YouTube is Basically a Zoo Where the Lions Eat Puppies

New Pew research shows that a majority of parents are letting kids watch YouTube despite admitting to seeing disturbing content and the existence of a much better option.

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New data from the Pew Research Center suggests that over 80 percent of parents are letting children under the age of 11 watch YouTube and that most of these parents are keenly aware that the nominally age-restricted platform routinely surfaces disturbing videos. According to the report, the vast majority of parents are willing to let the flawed YouTube algorithm babysit despite all those cartoons of Peppa Pig being orally tortured, PAW Patrol pups attempting suicide, or Elsa being clubbed with a shovel before being buried alive. This suggests not only that YouTube Kids isn’t succeeding as a product, but also that parents have a weirdly laissez-faire attitude about exposing their kids to crazy stuff on the internet.

And, make no mistake, a free-range YouTube kid is gonna see some wild stuff. Letting a kid explore the platform is a bit like taking kids to a zoo where the lions are randomly and publically fed entire litters of puppies. And if that sounds over the top, it isn’t, let me walk it out for you….

Sure, the zoo is great. You get to wander from cage to cage seeing really cool things. And your kids want to see the animals so bad that you don’t want to say no even though the whole thing is — and you keep this to yourself — a little sad. Then you get there and talk to the pimply teenage usher and the gate and he gives you the lowdown.

“Well, sometimes, we just take like a dozen two-month-old golden retrievers and let them loose in the lion cage,” he explains. “We don’t always do it, but we do it sometimes and we don’t warn people so your kids could see it. I mean, it’s a real bloodbath, but, you know, sometimes the cages aren’t peppered with puppy heads locked in a permanent expression of existential terror. So, like, it’s lit.”

“But it doesn’t happen all the time?” you ask.

“Nope.”

“And there are still elephants and hippos?”

“Yep.”

“But there’s no nudity or sex, right?”

“Nope.”

Then, as you’re just about to enter the zoo because the kids are practically begging, the usher provides one last piece of information: “I should tell you that we run another zoo down the street and it does not feature any puppy-eating lions.”

You hear this. You look at your kids. They give you, ironically, puppy dog eyes and insist the other zoo is for babies. You shrug, pat them on the head, push them into the zoo and towards the lion cage, which is full of weirdly chubby cats. You feel weird about this, but also you’re tired and it’s a Sunday and you’d rather be watching RedZone anyway…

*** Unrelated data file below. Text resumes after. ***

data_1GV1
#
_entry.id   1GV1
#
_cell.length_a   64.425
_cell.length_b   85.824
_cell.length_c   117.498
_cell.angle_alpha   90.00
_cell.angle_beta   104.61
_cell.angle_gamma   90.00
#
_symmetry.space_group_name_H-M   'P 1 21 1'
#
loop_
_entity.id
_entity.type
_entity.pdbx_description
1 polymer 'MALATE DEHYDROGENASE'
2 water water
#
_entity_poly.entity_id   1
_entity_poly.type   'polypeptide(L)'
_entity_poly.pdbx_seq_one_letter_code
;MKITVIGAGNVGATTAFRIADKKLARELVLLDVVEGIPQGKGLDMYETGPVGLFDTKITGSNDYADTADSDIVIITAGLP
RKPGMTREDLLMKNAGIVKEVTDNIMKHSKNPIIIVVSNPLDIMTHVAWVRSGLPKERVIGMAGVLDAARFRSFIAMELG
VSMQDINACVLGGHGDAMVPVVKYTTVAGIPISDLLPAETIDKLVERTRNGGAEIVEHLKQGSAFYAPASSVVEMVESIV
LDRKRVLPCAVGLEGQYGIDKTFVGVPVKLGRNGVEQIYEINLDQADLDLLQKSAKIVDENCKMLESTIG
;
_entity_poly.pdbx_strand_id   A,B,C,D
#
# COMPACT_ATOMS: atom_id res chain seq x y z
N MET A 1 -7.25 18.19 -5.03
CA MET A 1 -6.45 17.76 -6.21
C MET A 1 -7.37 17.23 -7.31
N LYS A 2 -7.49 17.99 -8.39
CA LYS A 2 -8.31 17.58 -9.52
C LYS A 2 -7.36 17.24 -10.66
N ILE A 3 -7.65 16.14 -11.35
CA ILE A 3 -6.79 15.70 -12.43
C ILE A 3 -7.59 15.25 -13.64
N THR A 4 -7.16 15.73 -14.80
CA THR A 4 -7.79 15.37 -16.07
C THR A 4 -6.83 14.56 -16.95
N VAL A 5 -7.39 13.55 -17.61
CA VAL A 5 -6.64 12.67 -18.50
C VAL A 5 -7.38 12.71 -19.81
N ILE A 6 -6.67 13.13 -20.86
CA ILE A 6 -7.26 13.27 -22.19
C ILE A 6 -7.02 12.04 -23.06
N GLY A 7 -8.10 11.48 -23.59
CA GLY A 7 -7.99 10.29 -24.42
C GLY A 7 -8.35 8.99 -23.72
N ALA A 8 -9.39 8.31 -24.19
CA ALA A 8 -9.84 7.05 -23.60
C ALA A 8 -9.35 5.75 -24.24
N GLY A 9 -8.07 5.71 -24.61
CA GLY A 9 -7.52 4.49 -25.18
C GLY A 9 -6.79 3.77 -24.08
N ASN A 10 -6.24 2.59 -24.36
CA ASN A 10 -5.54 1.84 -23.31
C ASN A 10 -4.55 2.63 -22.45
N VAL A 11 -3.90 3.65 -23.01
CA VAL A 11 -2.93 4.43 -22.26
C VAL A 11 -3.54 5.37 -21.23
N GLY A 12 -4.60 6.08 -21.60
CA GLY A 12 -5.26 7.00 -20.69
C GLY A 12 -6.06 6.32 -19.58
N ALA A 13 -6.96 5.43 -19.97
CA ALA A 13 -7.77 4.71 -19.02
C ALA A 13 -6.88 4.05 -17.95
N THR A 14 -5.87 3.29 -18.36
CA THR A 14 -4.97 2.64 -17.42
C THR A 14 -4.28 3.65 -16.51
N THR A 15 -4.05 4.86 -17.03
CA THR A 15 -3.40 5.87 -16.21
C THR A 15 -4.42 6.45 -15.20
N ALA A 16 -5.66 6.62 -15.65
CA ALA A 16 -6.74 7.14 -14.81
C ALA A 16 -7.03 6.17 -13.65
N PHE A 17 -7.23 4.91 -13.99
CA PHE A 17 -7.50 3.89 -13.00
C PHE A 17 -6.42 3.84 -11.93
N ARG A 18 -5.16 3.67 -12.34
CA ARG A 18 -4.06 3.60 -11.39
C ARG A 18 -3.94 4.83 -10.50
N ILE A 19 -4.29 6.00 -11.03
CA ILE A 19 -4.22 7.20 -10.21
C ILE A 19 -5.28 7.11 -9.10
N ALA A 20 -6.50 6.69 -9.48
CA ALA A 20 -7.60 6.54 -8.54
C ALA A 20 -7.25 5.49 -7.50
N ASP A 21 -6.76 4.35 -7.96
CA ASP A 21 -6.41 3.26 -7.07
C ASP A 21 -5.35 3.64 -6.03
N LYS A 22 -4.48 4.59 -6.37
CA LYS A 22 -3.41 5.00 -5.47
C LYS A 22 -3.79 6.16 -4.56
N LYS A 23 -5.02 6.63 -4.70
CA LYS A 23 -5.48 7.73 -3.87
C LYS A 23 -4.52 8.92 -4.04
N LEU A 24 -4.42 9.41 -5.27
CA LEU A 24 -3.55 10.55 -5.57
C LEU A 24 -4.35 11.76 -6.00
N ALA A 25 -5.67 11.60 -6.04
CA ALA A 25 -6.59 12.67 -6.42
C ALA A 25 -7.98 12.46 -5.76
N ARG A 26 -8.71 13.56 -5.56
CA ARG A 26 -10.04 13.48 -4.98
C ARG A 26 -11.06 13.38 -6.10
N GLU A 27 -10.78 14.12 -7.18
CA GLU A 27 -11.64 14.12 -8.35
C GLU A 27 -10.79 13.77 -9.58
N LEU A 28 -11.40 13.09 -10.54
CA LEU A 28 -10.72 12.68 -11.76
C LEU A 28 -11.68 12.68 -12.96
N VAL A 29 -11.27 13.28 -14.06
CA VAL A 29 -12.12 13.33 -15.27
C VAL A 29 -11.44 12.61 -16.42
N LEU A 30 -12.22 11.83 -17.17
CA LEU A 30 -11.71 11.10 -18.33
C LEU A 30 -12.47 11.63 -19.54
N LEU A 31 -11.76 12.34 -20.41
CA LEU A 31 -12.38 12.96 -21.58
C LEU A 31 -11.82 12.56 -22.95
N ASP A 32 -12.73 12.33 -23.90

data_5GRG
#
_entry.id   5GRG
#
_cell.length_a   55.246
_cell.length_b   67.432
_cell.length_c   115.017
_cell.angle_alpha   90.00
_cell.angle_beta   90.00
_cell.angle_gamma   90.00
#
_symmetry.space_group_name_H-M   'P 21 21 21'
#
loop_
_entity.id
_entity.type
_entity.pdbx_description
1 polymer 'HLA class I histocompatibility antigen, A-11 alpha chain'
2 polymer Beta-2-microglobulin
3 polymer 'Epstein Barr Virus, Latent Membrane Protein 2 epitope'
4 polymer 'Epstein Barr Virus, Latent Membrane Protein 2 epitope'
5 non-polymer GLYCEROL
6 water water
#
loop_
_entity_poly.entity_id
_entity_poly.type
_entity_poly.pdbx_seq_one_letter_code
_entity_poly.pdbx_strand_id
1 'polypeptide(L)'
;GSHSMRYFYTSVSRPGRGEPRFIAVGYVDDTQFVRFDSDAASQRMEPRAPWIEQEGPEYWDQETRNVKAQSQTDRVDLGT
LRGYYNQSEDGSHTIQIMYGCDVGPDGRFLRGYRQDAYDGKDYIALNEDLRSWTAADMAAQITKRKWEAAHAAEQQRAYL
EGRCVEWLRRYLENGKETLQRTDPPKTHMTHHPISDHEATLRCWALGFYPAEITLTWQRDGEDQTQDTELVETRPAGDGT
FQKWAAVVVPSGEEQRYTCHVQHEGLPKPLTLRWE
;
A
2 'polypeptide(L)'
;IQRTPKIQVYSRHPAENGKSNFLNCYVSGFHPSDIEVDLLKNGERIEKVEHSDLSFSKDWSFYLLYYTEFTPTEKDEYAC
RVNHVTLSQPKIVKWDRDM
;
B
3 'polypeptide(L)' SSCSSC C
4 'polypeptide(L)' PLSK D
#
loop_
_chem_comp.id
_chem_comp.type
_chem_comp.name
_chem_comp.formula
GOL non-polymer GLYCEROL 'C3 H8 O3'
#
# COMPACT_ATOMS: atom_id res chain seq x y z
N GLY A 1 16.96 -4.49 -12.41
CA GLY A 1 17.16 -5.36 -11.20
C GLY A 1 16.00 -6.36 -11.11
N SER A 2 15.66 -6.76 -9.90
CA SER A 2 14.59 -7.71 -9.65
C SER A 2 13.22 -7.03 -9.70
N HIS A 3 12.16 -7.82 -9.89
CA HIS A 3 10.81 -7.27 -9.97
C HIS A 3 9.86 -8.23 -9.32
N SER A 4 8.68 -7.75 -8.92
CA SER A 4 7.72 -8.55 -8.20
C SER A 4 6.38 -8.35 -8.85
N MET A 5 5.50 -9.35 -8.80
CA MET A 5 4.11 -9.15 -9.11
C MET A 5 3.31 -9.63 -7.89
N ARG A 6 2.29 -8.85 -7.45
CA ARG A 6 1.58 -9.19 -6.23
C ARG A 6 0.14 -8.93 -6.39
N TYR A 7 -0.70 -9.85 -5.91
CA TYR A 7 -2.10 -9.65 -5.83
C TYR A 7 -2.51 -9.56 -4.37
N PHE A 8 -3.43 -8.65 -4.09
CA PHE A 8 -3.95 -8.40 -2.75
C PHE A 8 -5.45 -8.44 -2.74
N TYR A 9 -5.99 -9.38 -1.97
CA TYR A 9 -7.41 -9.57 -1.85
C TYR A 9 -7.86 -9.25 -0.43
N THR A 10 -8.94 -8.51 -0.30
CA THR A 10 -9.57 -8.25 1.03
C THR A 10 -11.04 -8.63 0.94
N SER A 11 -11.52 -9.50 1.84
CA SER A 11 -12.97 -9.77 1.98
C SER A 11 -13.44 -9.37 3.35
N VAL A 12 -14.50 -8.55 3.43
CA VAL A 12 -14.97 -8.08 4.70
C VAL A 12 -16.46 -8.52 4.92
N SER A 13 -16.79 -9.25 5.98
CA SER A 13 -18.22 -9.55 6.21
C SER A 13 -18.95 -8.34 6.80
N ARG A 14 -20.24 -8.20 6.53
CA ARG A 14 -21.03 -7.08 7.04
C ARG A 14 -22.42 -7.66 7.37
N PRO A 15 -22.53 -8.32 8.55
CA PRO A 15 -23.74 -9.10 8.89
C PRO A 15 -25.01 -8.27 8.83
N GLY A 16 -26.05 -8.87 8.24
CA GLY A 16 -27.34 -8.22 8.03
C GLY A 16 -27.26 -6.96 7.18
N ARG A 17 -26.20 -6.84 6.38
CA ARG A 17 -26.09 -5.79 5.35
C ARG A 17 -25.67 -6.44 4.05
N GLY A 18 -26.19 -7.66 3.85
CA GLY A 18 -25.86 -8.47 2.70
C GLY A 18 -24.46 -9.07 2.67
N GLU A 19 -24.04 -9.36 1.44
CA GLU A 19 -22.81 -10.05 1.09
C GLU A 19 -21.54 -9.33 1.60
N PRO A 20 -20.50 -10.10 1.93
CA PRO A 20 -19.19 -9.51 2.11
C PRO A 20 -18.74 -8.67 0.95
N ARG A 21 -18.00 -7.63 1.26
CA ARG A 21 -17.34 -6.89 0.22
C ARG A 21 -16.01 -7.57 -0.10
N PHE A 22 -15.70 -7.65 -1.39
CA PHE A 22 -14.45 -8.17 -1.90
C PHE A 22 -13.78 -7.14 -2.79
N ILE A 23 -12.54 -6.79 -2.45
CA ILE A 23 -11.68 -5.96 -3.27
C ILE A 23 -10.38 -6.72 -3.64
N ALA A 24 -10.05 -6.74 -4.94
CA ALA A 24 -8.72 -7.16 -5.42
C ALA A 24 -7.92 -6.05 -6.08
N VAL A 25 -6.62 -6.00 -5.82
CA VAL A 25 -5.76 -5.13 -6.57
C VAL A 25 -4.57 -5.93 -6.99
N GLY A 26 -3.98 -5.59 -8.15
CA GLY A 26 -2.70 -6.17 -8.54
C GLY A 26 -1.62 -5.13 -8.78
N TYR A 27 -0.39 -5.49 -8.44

But here’s the thing: It turns out that you’ve arrived at puppy time. So your kids watch as a group of golden retriever puppies clumsily frolic into the lion cage where they curiously approach a big cat. And just when you think things might work out, the lion uses a massive paw to crush a couple puppies who lets loose terrified tortured yelps as their little spines snap. Then the lion just chomps down on them, impaling them with massive sharp teeth, and the puppies practically burst like fuzzy sacks of blood. And yet somehow their tails still seem to keep wagging as the lion chomps and chomps, blood dripping down its mane. There are puppy parts everywhere and the still uneaten puppies can only whimper and cower, slipping in the viscera as they try, unsuccessfully, to escape.

The image of the puppy-eating lions is now in their heads. It lives there. And you will have to deal with the repercussions — like anxiety attacks when seeing puppies (or lions) or sleepless teary, nightmare-fueled nights. You have to accept the fact that you let them see this — even though there was a safe zoo right next door.

Then, a week later, your kids want to go to the zoo again. You let them.

That’s what letting young kids click around YouTube is like. But parents do it because the internet seems different. But it isn’t. It’s a pane of glass same as the zoo barrier. Witnessing something terrible remains deeply scarring. Here are some things kids can see on YouTube … A Mickey Mouse ripoff trapped in a dryer, animated children lighting each other on fire, a hand with giraffes as fingers but instead of a giraffe’s head they sport Elsa’s head from Frozen.

Some 80 percent of parents seem incapable of getting their heads around this idea. Some 80 percent of parents are heading straight to the lion cage at puppy hour and, let me tell you, it’s gonna end badly.